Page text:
Victim B: “‘Good luck.’ Oh yeah, reassured that I’ll have to protect myself. I [now] walk around with pepper spray.”
Note: I no longer attend this school which is in-part why I disclose this.
Information on the header image: Columbia University Mattress Protest in 2014-2015. Not my image.
You can tell I’m a reader (if you judge me off my web address choice.) Below is an unconditionally favorite quote of mine that does enough speaking for itself – still I urge you to read further. Ralph Ellison is a black literary genius who unquestionably deserves a read, many. I once, occasionally still do pronounce Invisible Man as my champion novel – first read 4 years ago, yet these words hold water still for me.
The first chapter of Invisible Man – which this quote is included in – was primarily released as short story under name, (of the above title or) Battle Royal in the 1960s. Personally, I love to hear words read aloud, I feel like it almost gives even more life to the words on the page.
What’s been stuck on repeat yet not tired. Just listen.
Understand I’m no typical radio listener, happy with any orthodox tuning of channels. If you’re anything like me in this sense, Soundcloud can quickly become a love affair in your music life. What I listen to easily lends itself to the days and sometimes comes with an expiration date from over-listening. The search for new music never stops, hope yours doesn’t either (but of course never forget the classics.)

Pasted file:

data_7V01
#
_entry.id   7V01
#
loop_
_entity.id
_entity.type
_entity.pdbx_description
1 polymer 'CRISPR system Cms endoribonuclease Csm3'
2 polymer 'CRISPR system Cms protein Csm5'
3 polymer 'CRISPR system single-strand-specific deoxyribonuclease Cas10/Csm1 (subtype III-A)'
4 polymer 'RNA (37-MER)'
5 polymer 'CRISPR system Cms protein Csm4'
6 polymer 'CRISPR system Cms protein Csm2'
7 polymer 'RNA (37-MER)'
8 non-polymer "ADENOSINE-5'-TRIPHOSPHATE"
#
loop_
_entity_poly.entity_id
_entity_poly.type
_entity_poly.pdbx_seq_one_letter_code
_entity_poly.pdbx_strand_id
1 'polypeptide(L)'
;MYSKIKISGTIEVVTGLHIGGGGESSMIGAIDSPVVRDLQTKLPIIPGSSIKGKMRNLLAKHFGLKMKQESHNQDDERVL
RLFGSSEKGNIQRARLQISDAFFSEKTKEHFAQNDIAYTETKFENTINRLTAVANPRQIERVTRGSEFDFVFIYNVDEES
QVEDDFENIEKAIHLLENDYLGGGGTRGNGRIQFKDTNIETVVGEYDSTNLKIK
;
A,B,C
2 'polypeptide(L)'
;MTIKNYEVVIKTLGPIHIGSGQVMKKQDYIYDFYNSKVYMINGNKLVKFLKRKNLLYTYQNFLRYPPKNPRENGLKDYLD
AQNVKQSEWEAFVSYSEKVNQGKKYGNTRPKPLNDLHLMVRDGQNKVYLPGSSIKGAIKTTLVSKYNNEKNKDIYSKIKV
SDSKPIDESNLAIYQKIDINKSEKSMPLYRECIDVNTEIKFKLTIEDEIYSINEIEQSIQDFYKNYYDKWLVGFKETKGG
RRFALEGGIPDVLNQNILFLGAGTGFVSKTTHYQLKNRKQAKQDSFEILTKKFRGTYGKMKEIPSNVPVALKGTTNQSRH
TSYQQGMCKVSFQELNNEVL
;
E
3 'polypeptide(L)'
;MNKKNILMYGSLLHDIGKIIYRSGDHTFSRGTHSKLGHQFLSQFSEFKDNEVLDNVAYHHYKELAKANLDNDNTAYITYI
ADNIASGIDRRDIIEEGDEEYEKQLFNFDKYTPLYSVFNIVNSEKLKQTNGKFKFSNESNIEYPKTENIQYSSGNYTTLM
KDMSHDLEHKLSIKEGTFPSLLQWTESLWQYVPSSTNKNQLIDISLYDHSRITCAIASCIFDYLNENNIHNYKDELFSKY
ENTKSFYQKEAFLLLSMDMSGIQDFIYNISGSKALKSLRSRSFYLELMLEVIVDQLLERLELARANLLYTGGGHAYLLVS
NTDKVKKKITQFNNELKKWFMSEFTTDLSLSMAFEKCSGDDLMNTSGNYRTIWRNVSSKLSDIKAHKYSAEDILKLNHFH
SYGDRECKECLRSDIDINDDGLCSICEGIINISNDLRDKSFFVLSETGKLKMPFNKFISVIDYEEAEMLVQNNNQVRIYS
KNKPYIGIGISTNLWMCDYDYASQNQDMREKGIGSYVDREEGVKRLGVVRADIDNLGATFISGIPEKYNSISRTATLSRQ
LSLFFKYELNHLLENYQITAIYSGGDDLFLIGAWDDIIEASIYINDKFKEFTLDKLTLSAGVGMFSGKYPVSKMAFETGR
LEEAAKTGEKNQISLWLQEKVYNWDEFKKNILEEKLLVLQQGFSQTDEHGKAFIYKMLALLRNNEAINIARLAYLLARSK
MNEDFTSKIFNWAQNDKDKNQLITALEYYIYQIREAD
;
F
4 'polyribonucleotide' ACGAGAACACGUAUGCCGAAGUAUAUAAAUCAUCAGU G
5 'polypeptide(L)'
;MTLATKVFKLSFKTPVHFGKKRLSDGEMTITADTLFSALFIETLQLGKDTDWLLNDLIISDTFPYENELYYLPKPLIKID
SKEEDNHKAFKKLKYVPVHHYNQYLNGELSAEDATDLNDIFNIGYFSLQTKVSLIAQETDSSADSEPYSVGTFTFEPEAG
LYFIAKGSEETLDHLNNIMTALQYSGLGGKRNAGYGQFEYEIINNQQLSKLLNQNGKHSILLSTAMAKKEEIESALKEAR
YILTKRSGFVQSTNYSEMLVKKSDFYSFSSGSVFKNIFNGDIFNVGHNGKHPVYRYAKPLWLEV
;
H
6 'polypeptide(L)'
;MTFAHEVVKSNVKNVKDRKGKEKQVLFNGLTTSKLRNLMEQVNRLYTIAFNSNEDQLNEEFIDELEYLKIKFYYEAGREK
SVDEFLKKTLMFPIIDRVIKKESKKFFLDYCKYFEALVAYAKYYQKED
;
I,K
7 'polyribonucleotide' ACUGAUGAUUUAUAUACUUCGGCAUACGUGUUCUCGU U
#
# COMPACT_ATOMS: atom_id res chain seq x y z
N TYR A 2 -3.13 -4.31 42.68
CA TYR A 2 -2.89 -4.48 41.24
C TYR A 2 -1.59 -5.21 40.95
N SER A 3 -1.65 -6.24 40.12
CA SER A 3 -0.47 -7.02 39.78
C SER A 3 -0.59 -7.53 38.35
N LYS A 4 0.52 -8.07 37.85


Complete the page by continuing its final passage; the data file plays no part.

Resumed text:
*Static image used above is not my own art work of any kind.
In short, I’m going to be introducing some of my more creative written pieces onto this platform since I don’t keep them anywhere much more thrilling than my google drive account and ink-stained pages of my writer’s journal. Below here, is one of my first poems ever written, admittedly for class assignment. I’ve thought about including some background on what went into it’s writing and intended meaning but I think I’d rather prefer to leave open for interpretation.
It was an escape
For many a northern refuge
From a life they know no
A change of pace
From the goddamn race
Of a forced fast-pace (urban life)
Born into without consent.
“Borne into this family, no
choice in the matter.”
Little did I know
So familiar would become
Faces of the bruised and battered.
Their palm in mine
Unfathomable circumstances that
Choke one up in the throat
Not pleasantly breathless but
Almost a haste suffocation
So strong no gasp capable of escape
– Break the pace
Heal cosmopolitan citizen face
Caked with blood
Now dried, though wounds of an everlasting
Freshness, sore to touch.
Thy pain erase,
Undying is their strength.
Repenting sins of a forced hand:
“My apologies” (worn thin)! No,
You’ve long endured Enough,
Shakily I state.
Girl? What can
She know of me and my? No
One is I, but another 1
Of the forgotten faces faded,
Brutalized beyond recognition, NO-
w features bloody, masking
Skin without escape.
We’re apart of a race,
A faceless breed,
Captivity in categories whose color concealed
Beneath disfiguring wounds
Bleeding, bleeding, bleeding
Til lost are features, jaded; hidden categories.
Makeup of a man lost to commonly-held blood: faceless.